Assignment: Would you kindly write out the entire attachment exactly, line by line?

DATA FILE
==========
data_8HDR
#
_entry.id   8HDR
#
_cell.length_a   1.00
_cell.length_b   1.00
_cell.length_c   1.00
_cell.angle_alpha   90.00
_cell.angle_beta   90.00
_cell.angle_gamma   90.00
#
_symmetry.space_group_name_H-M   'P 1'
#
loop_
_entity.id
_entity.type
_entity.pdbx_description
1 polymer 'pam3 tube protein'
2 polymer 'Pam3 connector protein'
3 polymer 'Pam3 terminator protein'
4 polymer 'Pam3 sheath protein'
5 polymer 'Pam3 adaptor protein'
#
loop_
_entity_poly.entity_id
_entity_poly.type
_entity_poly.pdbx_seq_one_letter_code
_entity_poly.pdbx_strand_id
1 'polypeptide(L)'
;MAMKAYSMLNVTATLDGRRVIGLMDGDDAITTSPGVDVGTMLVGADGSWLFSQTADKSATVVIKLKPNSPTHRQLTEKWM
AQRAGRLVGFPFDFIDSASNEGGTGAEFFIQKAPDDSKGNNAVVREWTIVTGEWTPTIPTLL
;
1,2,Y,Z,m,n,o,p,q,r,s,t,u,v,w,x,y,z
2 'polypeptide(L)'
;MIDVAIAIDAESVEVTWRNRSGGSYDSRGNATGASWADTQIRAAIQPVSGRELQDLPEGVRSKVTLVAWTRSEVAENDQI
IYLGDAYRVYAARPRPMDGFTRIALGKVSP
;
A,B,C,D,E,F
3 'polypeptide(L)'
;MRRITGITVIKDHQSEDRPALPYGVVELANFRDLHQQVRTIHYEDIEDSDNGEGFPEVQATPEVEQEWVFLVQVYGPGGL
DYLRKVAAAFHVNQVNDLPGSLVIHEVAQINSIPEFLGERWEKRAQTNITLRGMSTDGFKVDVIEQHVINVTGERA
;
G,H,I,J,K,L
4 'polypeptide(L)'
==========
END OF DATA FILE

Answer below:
data_8HDR
#
_entry.id   8HDR
#
_cell.length_a   1.00
_cell.length_b   1.00
_cell.length_c   1.00
_cell.angle_alpha   90.00
_cell.angle_beta   90.00
_cell.angle_gamma   90.00
#
_symmetry.space_group_name_H-M   'P 1'
#
loop_
_entity.id
_entity.type
_entity.pdbx_description
1 polymer 'pam3 tube protein'
2 polymer 'Pam3 connector protein'
3 polymer 'Pam3 terminator protein'
4 polymer 'Pam3 sheath protein'
5 polymer 'Pam3 adaptor protein'
#
loop_
_entity_poly.entity_id
_entity_poly.type
_entity_poly.pdbx_seq_one_letter_code
_entity_poly.pdbx_strand_id
1 'polypeptide(L)'
;MAMKAYSMLNVTATLDGRRVIGLMDGDDAITTSPGVDVGTMLVGADGSWLFSQTADKSATVVIKLKPNSPTHRQLTEKWM
AQRAGRLVGFPFDFIDSASNEGGTGAEFFIQKAPDDSKGNNAVVREWTIVTGEWTPTIPTLL
;
1,2,Y,Z,m,n,o,p,q,r,s,t,u,v,w,x,y,z
2 'polypeptide(L)'
;MIDVAIAIDAESVEVTWRNRSGGSYDSRGNATGASWADTQIRAAIQPVSGRELQDLPEGVRSKVTLVAWTRSEVAENDQI
IYLGDAYRVYAARPRPMDGFTRIALGKVSP
;
A,B,C,D,E,F
3 'polypeptide(L)'
;MRRITGITVIKDHQSEDRPALPYGVVELANFRDLHQQVRTIHYEDIEDSDNGEGFPEVQATPEVEQEWVFLVQVYGPGGL
DYLRKVAAAFHVNQVNDLPGSLVIHEVAQINSIPEFLGERWEKRAQTNITLRGMSTDGFKVDVIEQHVINVTGERA
;
G,H,I,J,K,L
4 'polypeptide(L)'